Tuesday, December 11, 2012

The masks slip further

click photo to enlarge
The UK's feeble coalition government is currently basking in a warm glow after months of limping along from one piece of bad news to another. They feel that George Osborne's Autumn Statement on the economy went much better than expected, that the Labour Party's response was poor, and that they can feel more confident about the public accepting the prospect of a triple dip recession and the fact that the government has missed virtually every economic target it set for itself. Moreover, in planning to introduce an unnecessary piece of legislation, the purpose of which is to further cut the state benefits received by what they call "shirkers" - the unemployed, low paid workers and the disabled - they feel that they have put Labour in the awkward position of having to vote against something that has quite a bit of popular support.

However, I think they have seriously misread the British people. In fact, such was the effect of the performance of David Cameron, George Osborne and Danny Alexander, I'd like to see an Autumn Statement every week. Why? Because Cameron and Osborne seem to have forgotten what they learnt from Tony Blair, namely that presentation is as important as content in these days of mass media coverage. What I saw in their delivery of the Autumn Statement was so much more than "two posh boys who don't know the price of milk", as one of their own MPs described the prime minister and chancellor. Certainly that remoteness from everyday life was evident in their policy proposals, but it was overlaid with what came across to me as sneering, scornful, guffawing contempt for everyone who opposed their programme and for the "shirkers" on the receiving end of it. The mask that they adopted before the election, and which remained in place for a few months afterwards, has been slowly slipping with every policy statement, every piece of legislation, every prime minister's question time and in every TV appearance. Last week it fell away almost completely and what was displayed came across as ugly, ignorant, spiteful and un-British. I seem to recall that this coalition promised a new kind of politics focused on what was best for the country, that eschewed the old "yah boo" slanging matches. How quickly that was forgotten and business as usual took its place. However, I have a strong feeling that the unedifying sight of the smirking coalition front bench fully revealing themselves (including Danny Alexander's "do I laugh out loud or don't I" equivocation) will linger long in the minds of the British public.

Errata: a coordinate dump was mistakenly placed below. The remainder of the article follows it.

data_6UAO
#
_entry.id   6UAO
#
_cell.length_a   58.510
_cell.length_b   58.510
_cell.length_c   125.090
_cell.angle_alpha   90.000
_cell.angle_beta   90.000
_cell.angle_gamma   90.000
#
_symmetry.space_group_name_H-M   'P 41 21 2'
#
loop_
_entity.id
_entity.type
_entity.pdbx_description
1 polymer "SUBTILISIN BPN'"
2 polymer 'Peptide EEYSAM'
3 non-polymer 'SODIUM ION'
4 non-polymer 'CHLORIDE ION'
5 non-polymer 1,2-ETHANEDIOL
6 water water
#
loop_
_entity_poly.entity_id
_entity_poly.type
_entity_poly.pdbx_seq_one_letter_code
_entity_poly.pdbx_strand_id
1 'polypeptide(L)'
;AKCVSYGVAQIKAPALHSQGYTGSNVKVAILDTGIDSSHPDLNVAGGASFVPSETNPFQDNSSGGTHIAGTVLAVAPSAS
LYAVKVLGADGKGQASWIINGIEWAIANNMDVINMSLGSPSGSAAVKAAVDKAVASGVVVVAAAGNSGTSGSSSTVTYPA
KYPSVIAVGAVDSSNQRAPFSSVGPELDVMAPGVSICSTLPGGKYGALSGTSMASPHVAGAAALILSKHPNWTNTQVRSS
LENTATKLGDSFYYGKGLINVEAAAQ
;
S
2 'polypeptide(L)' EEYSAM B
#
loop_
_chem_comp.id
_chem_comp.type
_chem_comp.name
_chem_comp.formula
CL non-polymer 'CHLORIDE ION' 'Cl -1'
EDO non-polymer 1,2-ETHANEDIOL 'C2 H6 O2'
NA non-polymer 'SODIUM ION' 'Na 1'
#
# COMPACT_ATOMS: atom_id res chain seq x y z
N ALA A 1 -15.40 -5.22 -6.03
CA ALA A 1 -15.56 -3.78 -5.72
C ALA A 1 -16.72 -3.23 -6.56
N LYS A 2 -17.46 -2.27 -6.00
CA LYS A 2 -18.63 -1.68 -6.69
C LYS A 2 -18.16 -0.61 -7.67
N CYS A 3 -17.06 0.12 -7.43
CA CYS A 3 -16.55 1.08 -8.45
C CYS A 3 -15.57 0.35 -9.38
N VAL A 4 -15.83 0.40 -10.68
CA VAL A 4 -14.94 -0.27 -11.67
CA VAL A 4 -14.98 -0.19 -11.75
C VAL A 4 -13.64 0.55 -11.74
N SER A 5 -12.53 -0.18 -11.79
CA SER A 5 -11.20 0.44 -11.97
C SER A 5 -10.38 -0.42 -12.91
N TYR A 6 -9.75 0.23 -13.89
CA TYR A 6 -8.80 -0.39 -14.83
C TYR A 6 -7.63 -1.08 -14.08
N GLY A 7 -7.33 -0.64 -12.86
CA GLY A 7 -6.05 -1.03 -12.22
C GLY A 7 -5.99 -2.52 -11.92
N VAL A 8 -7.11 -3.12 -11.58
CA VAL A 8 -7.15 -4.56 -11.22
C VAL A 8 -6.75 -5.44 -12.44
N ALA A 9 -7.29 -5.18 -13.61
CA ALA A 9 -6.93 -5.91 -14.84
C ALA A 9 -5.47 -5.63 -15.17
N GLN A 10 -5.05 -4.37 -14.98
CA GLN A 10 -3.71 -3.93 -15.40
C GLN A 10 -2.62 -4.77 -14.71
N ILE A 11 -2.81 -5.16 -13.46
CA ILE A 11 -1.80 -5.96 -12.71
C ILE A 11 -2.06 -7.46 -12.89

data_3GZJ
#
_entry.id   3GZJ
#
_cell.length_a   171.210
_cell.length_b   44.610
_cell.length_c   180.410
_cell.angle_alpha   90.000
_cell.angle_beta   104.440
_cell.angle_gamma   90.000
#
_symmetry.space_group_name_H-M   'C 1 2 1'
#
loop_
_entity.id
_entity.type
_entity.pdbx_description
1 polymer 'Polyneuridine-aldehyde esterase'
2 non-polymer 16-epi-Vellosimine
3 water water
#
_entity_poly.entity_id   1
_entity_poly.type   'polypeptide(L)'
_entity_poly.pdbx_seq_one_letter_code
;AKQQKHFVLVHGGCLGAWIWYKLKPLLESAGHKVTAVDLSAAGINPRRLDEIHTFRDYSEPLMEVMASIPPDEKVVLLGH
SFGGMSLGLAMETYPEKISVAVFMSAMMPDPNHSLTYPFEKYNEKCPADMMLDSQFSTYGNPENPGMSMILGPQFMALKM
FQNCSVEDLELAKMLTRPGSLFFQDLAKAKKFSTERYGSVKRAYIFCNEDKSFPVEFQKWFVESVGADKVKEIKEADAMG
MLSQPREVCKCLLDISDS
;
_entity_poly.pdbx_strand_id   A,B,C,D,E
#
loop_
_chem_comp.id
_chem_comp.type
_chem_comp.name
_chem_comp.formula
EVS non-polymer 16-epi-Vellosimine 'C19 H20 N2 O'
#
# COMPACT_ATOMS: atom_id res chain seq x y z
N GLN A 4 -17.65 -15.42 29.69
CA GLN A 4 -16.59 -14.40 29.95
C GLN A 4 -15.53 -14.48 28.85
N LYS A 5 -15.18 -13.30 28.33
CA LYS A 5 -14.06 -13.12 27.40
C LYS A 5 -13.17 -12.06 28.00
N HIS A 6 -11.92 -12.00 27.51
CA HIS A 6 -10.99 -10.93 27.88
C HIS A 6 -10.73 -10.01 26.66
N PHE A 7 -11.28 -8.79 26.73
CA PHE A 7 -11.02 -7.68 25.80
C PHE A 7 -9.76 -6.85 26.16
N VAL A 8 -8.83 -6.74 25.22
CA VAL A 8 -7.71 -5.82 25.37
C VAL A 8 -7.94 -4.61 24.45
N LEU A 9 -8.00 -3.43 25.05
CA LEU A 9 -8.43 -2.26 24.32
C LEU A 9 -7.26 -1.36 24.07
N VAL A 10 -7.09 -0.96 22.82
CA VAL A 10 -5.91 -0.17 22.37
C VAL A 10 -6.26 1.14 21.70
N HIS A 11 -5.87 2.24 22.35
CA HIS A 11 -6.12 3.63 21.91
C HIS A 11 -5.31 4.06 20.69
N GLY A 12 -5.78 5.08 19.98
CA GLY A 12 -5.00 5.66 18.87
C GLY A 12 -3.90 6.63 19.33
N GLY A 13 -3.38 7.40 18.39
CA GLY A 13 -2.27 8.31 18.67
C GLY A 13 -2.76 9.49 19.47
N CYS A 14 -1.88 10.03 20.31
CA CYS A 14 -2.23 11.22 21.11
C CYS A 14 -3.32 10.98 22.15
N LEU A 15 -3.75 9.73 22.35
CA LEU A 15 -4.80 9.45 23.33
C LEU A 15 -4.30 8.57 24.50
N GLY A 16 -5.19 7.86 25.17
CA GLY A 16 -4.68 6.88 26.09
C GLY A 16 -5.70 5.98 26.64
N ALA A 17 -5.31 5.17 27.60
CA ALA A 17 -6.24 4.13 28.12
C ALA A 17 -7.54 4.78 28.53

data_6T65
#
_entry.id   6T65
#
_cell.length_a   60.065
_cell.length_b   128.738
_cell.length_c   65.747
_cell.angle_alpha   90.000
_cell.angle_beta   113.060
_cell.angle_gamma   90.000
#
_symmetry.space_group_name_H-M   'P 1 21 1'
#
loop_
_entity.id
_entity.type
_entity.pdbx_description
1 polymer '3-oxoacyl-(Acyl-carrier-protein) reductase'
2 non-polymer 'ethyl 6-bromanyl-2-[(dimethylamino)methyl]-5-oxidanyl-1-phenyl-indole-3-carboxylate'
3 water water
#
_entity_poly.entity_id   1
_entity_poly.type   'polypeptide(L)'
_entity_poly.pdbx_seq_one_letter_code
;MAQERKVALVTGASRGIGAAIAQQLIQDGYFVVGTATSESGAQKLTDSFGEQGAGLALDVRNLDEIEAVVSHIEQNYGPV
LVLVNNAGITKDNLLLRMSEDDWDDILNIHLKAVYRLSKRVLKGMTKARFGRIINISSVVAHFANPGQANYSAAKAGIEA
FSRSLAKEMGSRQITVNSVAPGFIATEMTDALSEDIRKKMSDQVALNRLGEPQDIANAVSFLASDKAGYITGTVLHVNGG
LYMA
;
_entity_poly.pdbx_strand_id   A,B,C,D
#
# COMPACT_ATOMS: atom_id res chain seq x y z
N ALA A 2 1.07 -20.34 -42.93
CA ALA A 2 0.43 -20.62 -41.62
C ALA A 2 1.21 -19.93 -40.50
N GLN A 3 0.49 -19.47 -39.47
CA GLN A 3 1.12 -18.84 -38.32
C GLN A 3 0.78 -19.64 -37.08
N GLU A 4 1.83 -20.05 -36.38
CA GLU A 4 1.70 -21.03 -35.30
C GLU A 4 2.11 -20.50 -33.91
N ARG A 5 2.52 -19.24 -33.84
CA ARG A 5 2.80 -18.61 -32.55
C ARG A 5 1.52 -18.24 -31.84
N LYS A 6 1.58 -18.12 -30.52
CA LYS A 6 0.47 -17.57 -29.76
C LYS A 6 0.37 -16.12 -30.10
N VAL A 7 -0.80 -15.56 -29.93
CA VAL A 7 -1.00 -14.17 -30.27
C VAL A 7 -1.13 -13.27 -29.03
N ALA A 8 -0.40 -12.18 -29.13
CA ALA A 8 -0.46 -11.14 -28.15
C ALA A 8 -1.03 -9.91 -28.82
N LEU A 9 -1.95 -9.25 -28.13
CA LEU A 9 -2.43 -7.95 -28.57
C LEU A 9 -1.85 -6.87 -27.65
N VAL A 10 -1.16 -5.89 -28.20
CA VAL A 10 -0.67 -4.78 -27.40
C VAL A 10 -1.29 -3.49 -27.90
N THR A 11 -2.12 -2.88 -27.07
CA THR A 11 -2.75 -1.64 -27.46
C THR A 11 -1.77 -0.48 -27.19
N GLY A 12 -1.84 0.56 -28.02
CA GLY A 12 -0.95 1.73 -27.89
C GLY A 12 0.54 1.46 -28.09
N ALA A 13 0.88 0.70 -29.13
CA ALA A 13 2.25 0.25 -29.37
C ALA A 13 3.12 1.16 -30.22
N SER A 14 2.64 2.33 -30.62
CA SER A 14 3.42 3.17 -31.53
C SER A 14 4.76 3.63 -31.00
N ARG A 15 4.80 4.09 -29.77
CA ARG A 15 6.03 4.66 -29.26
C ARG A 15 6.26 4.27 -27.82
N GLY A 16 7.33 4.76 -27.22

The chancellor of the exchequer, George Osborne, has been described as an "economic illiterate", and it is undoubtedly true that his Ayn Rand, Chicago school, "market knows best", "cut the state" prescription is one that has been deliberately ignored by those countries that have most effectively dealt with the current recession. But Osborne is also known as a consummate political plotter, the main strategist within the Conservative Party, who does nothing without measuring its influence on their chances of re-election. After Wednesday's performance perhaps it is also time for a blunt re-appraisal of his status as a master of the dark arts and a latter day Machiavelli.*

All of which has nothing to do with today's photograph of a group of mallards swimming across and spoiling the perfectly reflected trees in a pond at Swineshead, Lincolnshire. Though, in retrospect, it may have a bearing if they are lame ducks.

photograph and text © Tony Boughen

Camera: LX3
Mode: Aperture Priority
Focal Length: 12.8mm (60mm - 35mm equiv.)
F No: 2.8
Shutter Speed: 1/125
ISO: 250
Exposure Compensation:  -0.33 EV
Image Stabilisation: On